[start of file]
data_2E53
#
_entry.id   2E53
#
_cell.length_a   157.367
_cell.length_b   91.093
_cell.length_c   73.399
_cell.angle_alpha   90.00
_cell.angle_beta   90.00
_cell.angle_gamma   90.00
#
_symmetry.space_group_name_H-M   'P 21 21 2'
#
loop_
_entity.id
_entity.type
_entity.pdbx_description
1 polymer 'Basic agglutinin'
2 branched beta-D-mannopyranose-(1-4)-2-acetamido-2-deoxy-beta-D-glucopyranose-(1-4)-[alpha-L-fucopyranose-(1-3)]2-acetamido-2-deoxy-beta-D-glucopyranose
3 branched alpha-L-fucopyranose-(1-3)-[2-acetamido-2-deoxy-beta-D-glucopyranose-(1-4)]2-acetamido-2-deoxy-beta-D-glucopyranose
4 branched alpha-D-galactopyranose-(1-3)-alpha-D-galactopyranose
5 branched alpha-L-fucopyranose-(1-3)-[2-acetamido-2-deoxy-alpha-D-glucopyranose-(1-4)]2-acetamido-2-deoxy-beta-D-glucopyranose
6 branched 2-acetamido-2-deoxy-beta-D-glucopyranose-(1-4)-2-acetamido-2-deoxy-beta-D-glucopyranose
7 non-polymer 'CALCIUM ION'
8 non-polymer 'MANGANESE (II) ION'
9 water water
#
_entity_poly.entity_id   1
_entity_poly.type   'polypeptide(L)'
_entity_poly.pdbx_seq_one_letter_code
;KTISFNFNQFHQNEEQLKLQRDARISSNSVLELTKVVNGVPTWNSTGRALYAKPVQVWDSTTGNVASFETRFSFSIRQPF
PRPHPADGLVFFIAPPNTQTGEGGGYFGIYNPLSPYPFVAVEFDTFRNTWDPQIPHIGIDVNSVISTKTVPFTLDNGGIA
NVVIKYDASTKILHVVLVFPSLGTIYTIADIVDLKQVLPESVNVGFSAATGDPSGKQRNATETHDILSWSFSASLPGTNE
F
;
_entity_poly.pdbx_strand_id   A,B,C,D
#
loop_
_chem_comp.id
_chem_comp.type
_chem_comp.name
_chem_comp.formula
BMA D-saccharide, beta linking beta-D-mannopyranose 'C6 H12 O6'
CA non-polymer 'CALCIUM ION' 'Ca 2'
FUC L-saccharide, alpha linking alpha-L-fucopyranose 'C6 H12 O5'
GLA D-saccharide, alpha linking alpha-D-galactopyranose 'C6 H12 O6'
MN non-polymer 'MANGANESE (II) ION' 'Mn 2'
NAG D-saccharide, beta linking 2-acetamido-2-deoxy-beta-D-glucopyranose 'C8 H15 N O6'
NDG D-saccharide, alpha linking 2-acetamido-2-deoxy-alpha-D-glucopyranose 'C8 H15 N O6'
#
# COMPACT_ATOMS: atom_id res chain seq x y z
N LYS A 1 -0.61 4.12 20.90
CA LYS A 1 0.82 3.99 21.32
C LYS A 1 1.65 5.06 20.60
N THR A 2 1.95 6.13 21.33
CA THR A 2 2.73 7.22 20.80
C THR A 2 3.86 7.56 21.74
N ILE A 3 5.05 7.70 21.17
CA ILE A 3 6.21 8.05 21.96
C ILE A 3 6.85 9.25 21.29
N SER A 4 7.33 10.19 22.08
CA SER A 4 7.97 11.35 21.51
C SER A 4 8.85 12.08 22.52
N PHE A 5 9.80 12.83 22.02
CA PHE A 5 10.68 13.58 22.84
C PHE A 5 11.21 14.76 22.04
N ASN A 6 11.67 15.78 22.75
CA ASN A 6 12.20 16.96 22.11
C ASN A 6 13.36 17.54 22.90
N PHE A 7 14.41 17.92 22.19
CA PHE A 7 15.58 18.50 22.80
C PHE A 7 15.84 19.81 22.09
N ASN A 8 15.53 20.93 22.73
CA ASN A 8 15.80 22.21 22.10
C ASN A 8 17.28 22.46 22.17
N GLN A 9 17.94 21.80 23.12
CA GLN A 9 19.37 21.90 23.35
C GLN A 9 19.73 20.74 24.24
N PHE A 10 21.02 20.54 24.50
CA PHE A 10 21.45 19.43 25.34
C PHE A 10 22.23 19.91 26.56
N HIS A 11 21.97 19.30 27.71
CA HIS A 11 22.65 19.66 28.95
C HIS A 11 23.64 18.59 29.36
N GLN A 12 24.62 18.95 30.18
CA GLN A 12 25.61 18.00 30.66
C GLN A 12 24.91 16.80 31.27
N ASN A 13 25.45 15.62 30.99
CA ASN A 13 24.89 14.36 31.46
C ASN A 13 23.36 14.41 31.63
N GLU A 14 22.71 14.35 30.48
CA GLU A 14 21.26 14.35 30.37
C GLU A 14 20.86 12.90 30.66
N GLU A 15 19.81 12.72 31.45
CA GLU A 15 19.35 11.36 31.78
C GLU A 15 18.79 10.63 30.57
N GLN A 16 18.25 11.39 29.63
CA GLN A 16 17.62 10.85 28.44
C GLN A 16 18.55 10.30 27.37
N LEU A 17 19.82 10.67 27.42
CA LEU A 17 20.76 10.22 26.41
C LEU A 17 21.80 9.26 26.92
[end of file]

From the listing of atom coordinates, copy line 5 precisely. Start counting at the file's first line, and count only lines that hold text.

_cell.length_a   157.367